Now, according to my "rules of cool," there are multiple and specific qualities to being cool. You can't be a liar. You can't be an asshole. You can't be unkind. But you do need attitude.

For eight years, I have been craving cool. George and Laura, and even their daughters, aren't cool. And, worse, they made America NOT COOL. For eight years, I have felt like Sysiphus, pushing that boulder up the mountain of cool, only to have it roll down again and again and again.

The Clintons are cool in a certain way. But, Obama is the man. And, even in Europe, in the British press, they headlines are saying, "
Joe Cool Arrives at the White House" only to go on to say,

"Whether or not he lives up to the hype (and, frankly, who could?), Barack Obama looks set to become the coolest president America has ever had.

Here's the link to the whole article:

http://www.timesonline.co.uk/tol/news/world/us_and_americas/us_elections/article5114796.ece

All over the world, it is cool to be an American again. Personally, I'm loving it.

I was the one who had to have go-go boots when I was 13. I threw a tantrum of sorts outside the shoe store until my parents (who had three OTHER children to feed and clothe) counted their spare change and hoped it would add up to the $48.00 the boots cost in 1966. Ka-ching, Ka-ching. Why did I have to have white go-go boots? Because I saw them on Shindig on television and they were definitely cool.

I've hunted down cool boyfriends, cool cars (BMW 2002s), cool apartments, cool friends, cool restaurants, cool music, cool ideas and I hope some cool clothes. I even went for cool schools for my kids (Waldorf, although that isn't cool to everyone, it is super cool to me.) In reality, I probably just exist in the thick of mediocrity, but it doesn't matter as long as you feel like you are cool. It's all about that. And I feel cool again.

One thing I definitely want to say. Cool is NOT about money. Maybe that is why I am excited again. Everything has been about money and status for about 15 years. And cool is NOT that! Some cool people have money, but cool people don't have to have money. Some of the very coolest people I ever knew were musicians, artists, therapists / wise women, priests, writers, and teachers. Just off the charts cool. So I am very happy to get back to what is really cool - which is very different from status. Status always deteriorates into boring. Cool never does. You can stay up all night with a cool person. With a person of status? Well, you never know. If they aren't cool, they are interesting for about 5 minutes.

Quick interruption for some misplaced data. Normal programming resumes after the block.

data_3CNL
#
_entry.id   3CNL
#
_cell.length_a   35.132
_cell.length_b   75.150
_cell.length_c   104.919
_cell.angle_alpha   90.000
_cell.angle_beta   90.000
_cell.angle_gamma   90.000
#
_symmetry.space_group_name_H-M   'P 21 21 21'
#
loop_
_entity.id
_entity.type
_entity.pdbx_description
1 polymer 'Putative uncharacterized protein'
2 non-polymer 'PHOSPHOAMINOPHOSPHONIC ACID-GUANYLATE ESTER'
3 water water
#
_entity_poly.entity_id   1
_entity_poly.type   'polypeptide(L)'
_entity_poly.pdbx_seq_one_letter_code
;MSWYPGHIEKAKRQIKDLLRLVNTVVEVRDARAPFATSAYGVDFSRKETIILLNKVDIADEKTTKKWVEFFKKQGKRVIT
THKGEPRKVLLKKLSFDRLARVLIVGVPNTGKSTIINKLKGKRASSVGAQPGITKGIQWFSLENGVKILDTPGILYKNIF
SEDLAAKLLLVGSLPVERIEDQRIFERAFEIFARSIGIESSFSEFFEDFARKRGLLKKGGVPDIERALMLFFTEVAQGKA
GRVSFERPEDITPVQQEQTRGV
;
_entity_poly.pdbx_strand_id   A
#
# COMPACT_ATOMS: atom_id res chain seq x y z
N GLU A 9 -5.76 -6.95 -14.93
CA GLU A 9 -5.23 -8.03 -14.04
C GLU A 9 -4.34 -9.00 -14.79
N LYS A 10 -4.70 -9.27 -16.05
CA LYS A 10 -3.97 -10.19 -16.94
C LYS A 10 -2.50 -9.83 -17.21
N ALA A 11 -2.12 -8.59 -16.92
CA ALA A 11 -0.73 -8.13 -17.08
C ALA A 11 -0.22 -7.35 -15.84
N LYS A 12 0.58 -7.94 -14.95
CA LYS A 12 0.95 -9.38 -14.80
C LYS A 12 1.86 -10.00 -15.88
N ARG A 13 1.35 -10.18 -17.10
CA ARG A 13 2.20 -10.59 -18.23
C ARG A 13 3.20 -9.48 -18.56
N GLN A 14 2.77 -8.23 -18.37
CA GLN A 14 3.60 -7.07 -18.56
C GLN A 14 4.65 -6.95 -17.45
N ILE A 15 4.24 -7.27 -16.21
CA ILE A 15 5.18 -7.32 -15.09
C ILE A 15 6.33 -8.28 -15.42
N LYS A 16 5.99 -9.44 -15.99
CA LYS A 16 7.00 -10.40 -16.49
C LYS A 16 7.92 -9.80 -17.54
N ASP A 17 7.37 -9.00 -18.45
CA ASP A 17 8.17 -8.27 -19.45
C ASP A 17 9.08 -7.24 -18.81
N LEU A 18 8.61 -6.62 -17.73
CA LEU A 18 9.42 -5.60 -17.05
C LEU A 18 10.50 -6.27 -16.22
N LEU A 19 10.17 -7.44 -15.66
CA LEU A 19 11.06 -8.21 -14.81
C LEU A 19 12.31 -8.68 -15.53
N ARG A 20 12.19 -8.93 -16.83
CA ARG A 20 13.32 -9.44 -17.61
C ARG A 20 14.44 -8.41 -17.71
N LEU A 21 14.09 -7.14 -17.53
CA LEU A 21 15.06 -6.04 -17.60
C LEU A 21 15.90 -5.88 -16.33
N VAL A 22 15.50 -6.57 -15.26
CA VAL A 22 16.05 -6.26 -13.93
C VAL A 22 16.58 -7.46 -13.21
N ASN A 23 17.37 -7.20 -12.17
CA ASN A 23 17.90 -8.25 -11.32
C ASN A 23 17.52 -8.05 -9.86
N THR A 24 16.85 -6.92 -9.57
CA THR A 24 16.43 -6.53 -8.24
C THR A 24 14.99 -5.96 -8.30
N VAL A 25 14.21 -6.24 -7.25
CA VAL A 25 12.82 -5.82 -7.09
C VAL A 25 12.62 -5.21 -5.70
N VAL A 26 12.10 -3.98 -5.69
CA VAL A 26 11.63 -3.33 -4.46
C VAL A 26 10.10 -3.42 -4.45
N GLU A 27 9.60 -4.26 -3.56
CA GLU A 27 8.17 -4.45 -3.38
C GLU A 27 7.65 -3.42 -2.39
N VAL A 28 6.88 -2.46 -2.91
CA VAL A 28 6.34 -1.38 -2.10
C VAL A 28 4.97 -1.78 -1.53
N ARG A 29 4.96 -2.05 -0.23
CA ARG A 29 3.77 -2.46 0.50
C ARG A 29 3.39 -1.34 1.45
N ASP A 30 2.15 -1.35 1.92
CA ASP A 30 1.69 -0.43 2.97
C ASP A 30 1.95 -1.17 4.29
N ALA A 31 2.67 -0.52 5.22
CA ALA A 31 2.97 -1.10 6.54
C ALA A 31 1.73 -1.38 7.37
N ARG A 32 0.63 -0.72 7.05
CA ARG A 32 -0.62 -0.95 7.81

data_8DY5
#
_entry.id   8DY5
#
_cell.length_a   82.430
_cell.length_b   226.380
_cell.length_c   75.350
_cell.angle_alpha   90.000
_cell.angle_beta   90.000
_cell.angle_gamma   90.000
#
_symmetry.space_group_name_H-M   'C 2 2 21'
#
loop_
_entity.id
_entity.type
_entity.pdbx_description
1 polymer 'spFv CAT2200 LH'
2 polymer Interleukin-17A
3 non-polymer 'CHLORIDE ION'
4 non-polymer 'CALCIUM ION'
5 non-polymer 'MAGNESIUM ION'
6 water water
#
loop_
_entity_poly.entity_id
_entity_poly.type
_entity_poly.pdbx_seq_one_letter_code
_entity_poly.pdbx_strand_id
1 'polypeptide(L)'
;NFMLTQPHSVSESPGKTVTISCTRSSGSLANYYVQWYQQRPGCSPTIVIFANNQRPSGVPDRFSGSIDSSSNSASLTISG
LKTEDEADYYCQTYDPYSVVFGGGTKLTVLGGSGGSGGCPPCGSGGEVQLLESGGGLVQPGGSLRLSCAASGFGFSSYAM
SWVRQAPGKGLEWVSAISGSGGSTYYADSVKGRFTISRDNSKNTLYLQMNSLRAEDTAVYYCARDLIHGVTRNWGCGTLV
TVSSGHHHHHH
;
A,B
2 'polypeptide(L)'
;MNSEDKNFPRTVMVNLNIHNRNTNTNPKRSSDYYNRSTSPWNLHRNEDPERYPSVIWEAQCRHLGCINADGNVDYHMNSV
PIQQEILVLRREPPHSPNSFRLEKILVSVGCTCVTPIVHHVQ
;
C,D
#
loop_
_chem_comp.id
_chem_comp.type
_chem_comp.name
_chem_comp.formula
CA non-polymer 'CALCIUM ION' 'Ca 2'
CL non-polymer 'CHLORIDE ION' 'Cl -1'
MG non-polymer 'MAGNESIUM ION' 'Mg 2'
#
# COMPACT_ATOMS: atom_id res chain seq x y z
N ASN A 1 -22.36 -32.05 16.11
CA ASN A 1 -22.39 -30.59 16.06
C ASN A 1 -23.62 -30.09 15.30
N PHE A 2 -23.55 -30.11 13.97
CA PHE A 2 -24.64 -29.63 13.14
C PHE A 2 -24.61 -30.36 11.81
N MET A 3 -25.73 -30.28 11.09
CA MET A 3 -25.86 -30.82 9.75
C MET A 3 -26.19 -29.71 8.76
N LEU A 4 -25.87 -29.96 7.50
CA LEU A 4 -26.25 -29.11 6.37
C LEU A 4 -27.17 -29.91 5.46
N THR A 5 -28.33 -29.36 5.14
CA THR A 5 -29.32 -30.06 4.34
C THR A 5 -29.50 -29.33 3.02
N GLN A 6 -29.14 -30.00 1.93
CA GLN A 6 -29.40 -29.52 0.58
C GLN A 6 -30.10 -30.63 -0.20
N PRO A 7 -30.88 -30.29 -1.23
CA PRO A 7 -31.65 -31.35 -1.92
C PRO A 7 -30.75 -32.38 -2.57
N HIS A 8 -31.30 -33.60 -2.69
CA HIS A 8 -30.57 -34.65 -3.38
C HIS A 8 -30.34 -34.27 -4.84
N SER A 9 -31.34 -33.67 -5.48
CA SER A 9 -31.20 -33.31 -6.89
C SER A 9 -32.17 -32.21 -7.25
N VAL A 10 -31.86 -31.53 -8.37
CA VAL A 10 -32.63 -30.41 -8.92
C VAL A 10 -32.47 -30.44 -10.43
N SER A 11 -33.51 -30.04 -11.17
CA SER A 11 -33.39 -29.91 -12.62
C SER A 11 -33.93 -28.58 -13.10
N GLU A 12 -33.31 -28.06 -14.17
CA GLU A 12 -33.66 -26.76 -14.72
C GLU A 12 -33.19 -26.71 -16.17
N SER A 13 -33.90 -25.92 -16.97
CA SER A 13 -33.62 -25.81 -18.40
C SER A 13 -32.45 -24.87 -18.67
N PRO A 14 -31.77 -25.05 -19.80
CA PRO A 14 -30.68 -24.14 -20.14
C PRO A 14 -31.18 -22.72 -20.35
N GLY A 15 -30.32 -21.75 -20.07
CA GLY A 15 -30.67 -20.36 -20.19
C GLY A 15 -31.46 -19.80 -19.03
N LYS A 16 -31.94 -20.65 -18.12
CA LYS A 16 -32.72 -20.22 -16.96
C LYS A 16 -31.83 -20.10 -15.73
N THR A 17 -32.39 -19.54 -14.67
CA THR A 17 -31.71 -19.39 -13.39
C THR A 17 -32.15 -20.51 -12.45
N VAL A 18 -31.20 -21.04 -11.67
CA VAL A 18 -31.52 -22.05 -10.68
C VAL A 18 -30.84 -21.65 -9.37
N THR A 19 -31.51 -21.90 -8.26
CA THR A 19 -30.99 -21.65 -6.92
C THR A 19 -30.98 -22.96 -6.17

So, there you have it. I rearranged my Minneapolis apartment today because it was so not cool. Like, I didn't even want anyone to see it now that most of my furniture has been shipped to my really cool apartment in NY. It really bugs me when my apartments aren't cool, because I have good apartment karma and usually get cool ones.

So I shoved things around I made it moderately cooler today. I'm likin' my clothes, I'm doin' hats this year. I've got rockin' clients who really are way cooler than me, but they help me stay cool. And I've got an uber cool husband, and very cool kids and extended family and all (but one, who is going to have to work on being cool now) voted for the man - the "kid" as my 97-year old grandmother calls him.

My mojo's back.

Sunday, November 2, 2008

Falling in Love


Matisse's gouache cutouts at the Met.


The classical and regal Metropolitan Museum of Art


The soaring and inspired Guggenheim Museum - by Frank Lloyd Wright, 1959


A Hallo-weeny on the streets of New York.


Fred Leighton. Ya' gotta' love a city where they feature tiaras in the windows!



I'm afraid I'm falling in love. I've told my husband about it. He's okay with it. He may be falling in love, too. It's not another man - and he's not falling for another woman. We are falling in love with New York City.

Last night it was a spur-of-the-moment date at the Met. Lee swept me off to the European Modernists and I spent the evening hanging out with Picasso, Matisse, Giacommetti, Rodin, and Dali. It was just crazy good. And it cost all of $10.

Then we walked to the Guggenheim. Lee had never seen it and I love that building. Walking up 5th from the Met at 82nd to the Guggenheim at 88th - it is a short walk on a balmy night. In the dark, the white plaster inverted spiral leans toward the park - looking like a space ship wedged among the elegant early 20th Century homes of the Upper East Side.

Today, we went to Central Park to watch the last of the 40,000 runners in the New York City Marathon. I found out I was one of 2 million spectators. All around me, families milled around, no less than 1/3 of them speaking a language other than English. We could have been in Europe. It was inspiring, moving, and the leaves were still orange and golden and falling gently from the trees. The sun was bright and the air was crisp.

I am constantly surprised by how so many people come together daily on subways, on buses, in small, local groceries, on the paths of the park, and on the sometimes crowded sidewalks. Given the diversity of the faces, the languages and the culture, there is a magnificently civil spirit in this city. And a creative one - like nothing I have ever seen.

I just love falling in love.